It takes a village…

Grief is a funny thing. Not “ha-ha” funny, of course, but funny in the “weird and unpredictable” sense. I remember so vividly the events of mom’s death. It shuts me down every year around the same time. I don’t struggle with her birthday or holidays – I struggle with the month of September. Yep, the entire month. I will need a psychologist to explain the why, but I literally relive every event leading up to her death in the month of September. I remember the coughing, the phone calls and conversations, the trips to be with her, the falls and hospital visits, the scans, the worry, the optimism – everything. Every high and every low. And then the sun rises on September 28th and I suddenly feel freed from the memories that taunt me.

With mom, we all had time – time to wrap our brains around her illness; time to grapple with all the questions; time to lavish her with love. But with dad, we did not have the luxury of time. On Wednesday morning, in our family chat, he said good morning like he always did. No one knew he wasn’t feeling quite right. By the afternoon, he popped into the chat again to tell us he was in the hospital. “Don’t worry,” he said, “I’m fine.” But something didn’t settle right with us, which led to a series of phone calls and the subsequent turn of events. He wasn’t fine, and to make things worse, he was alone. My heart sinks just typing those words. The guilt is real.

With mom, there was an opportunity for closure. We walked her through her illness for six months and we surrounded her bed and held her hand as she took her last breath. But with dad, everything happened quickly and in the midst of a pandemic, which limited our ability to be by his side. Let me tell you how very difficult it is to say goodbye to your father and watch him die over video chat. Closure escapes us and we are all grieving differently.

We are not able to gather with friends and family to celebrate dad’s life. We have set up a page for you to write your stories and memories of him. We want you to think about sitting at the funeral home with us and telling us the things you remember about our dad – and then just write those things down. We are greatly encouraged and strengthened by hearing how dad impacted the lives of others, so please share in the comments.

Dad did not have a life insurance policy. He lived a simple, “starving artist” kind of life so that he could bring joy to others through his words. Unfortunately for us, this also means we do not have an easy way to pay for his final expenses. We want to do the right thing but the reality for us is that we need help. After much discussion, we have decided to make the ask. There is something icky about asking for such help, and yet we all recognize the need to humble our hearts at this time. We are not begging anyone. Please know we fully trust God to provide for us in this time. He has always provided for our family and we have no reason to think he will stop now. But we did feel led to set up an account specifically to cover dad’s final expenses and if you feel the nudge to give, you have an opportunity to do so by clicking here.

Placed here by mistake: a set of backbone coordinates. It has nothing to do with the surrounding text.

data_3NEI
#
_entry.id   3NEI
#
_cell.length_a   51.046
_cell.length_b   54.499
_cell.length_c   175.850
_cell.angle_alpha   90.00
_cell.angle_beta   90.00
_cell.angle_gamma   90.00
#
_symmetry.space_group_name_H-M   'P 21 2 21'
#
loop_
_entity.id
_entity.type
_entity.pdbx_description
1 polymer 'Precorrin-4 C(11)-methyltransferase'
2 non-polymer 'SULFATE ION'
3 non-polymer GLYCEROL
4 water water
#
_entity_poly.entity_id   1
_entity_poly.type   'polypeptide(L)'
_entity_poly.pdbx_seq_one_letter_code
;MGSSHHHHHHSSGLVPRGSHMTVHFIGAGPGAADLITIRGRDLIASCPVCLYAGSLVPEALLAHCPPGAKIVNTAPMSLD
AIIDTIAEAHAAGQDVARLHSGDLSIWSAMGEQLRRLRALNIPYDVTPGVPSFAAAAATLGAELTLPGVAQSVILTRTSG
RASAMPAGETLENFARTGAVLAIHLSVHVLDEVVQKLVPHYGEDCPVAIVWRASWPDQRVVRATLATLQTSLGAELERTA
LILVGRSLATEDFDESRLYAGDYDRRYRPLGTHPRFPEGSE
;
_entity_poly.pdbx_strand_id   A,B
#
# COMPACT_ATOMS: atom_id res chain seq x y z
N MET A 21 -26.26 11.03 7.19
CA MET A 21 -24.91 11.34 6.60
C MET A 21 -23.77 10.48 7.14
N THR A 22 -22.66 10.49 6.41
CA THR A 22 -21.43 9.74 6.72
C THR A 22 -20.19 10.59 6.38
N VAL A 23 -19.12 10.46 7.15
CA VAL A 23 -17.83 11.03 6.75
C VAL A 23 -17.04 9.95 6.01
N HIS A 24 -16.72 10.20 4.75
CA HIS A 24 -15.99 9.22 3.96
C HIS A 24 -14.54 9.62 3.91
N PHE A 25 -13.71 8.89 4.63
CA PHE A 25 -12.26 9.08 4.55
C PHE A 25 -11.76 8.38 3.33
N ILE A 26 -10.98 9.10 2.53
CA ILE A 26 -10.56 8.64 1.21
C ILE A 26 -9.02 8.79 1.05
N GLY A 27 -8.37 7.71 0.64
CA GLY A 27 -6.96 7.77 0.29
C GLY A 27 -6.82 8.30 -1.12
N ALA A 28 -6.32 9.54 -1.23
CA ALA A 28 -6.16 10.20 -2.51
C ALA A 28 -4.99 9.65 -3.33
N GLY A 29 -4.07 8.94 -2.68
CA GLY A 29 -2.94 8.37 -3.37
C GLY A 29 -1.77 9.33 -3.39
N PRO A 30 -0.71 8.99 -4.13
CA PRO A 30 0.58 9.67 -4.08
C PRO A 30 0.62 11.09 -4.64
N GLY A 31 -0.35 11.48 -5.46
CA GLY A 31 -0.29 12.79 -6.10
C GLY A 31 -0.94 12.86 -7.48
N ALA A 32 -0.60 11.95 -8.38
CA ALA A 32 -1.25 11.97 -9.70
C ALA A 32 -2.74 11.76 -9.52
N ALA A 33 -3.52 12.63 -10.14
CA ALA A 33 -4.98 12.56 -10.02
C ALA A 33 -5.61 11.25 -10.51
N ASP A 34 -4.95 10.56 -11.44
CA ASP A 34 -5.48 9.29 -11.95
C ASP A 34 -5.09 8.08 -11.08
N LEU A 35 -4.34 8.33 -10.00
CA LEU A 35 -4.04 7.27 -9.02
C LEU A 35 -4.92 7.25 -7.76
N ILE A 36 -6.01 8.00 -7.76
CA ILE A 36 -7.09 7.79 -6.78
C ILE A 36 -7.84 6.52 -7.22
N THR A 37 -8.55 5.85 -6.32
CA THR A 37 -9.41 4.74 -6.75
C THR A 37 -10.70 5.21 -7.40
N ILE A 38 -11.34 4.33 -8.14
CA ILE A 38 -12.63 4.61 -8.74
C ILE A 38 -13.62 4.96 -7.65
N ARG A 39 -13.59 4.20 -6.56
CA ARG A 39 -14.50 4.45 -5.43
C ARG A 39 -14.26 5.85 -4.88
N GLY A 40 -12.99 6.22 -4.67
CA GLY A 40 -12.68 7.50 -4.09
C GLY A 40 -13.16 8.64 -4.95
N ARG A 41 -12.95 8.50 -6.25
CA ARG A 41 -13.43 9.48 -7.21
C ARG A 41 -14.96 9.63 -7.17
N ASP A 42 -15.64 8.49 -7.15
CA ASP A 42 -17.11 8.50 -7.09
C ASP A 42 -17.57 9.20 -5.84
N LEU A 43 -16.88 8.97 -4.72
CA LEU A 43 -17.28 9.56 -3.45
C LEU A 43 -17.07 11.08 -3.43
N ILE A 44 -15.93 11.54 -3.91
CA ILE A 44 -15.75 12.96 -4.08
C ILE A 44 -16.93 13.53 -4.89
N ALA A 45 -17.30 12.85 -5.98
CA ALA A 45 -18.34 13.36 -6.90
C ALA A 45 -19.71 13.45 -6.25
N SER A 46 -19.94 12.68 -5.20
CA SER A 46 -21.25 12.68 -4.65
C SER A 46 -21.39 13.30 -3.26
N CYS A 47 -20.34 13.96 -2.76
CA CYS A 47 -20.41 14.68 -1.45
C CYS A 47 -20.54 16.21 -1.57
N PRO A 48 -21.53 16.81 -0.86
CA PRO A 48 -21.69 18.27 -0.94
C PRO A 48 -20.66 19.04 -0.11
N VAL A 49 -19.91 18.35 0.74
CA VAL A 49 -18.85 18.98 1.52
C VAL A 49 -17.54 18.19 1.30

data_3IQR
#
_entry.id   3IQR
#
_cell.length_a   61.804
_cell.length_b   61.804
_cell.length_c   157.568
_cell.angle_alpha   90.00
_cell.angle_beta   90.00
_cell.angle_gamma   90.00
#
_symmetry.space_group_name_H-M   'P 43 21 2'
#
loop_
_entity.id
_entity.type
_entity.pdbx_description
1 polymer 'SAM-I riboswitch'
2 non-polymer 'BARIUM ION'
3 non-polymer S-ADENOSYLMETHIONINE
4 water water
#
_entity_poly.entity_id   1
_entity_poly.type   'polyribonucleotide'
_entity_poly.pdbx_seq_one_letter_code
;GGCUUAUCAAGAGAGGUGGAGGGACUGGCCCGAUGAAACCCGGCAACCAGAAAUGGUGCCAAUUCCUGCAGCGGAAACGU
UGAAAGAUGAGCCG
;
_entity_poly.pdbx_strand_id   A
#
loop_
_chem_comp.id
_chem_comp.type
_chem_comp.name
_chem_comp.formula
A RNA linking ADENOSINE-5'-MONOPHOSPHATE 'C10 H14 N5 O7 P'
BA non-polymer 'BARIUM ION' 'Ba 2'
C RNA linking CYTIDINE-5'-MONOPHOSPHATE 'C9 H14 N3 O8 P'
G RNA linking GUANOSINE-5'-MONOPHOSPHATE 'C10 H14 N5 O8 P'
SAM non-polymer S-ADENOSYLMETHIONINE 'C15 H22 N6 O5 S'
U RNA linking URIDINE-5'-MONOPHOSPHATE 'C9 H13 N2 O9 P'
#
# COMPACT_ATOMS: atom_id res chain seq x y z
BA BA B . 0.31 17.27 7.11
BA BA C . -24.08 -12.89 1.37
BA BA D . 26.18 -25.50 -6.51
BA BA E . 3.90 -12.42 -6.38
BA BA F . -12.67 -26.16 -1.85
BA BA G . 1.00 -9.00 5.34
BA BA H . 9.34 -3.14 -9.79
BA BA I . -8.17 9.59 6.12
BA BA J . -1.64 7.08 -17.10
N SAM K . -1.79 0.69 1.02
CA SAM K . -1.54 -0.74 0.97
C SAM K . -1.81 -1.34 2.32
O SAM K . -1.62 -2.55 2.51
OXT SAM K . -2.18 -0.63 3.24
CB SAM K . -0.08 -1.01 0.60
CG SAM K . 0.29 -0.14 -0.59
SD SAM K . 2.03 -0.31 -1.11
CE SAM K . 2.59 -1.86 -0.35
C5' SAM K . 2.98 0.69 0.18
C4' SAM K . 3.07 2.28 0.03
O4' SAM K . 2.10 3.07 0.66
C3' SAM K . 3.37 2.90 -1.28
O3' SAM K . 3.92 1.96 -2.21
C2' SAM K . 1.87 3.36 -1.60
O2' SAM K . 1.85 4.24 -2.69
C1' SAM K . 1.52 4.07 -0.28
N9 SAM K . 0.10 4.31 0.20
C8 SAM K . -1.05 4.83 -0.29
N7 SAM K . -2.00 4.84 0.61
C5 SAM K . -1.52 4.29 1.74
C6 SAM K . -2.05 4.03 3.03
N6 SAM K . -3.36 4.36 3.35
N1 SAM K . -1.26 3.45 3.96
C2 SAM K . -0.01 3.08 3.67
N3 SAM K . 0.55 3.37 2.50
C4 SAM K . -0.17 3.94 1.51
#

However you choose to help, know we appreciate every part – the encouraging words and stories, the financial support, the abundant love, and the deep prayers. It is said that it takes a village to raise children. Apparently, it seems, it also takes a village to help those children say goodbye. Know that you are helping us to grieve in healthy ways by continuing to support us in this space. It is our desire to preserve his words and continue to be his voice in the world. We have some exciting things in store for this little piece of the internet. We have good days and bad days, but we are taking the steps needed to move forward with dad’s vision. So, thank you, village. These next steps are not possible without you.

~ D 😊

This entry was posted in death, grief, Memories, Mom. Bookmark the permalink.

3 Responses to It takes a village…

  1. Deanna, this post touched me deeply. You guys are in my prayers.

    With my own departure approaching, Barb and I have talked about what kind of service will be held (it will include music like “Another One Bites The Dust”). My suggestion is that she arrange a modern Viking funeral, using the binary (and available) explosive, tannerite. It’s used in long-distance shooting to make explosive targets so one doesn’t have to walk down a potentially live range to see one’s hits. It’s set off only by heavy shock, like a bullet hitting it. And so…and I hope my levity doesn’t make you cringe…

    When I’m dead and when I’m gone
    (no more my awful puns!)
    celebrate my life with song,
    fried chicken, beer, and guns.
    When it’s time to say farewell,
    drag an old truck well downrange;
    this may sound sick, but what the hell,
    my life was ever-strange.
    Load cab and bed with tannerite,
    sit me behind the wheel,
    get painted target in your sight,
    and imagine how I feel,
    my favourite words now final glee,
    “So…you wanna piece of me?”


    • Deanna Kohlhofer says:

      Dad wouldn’t want us to be sad (though we are). He’d want us to celebrate his life (definitely with fried chicken and beer) – and I hope we do it well for a long time to come! 😉


  2. Pingback: The Journey to Rediscovery | The Light

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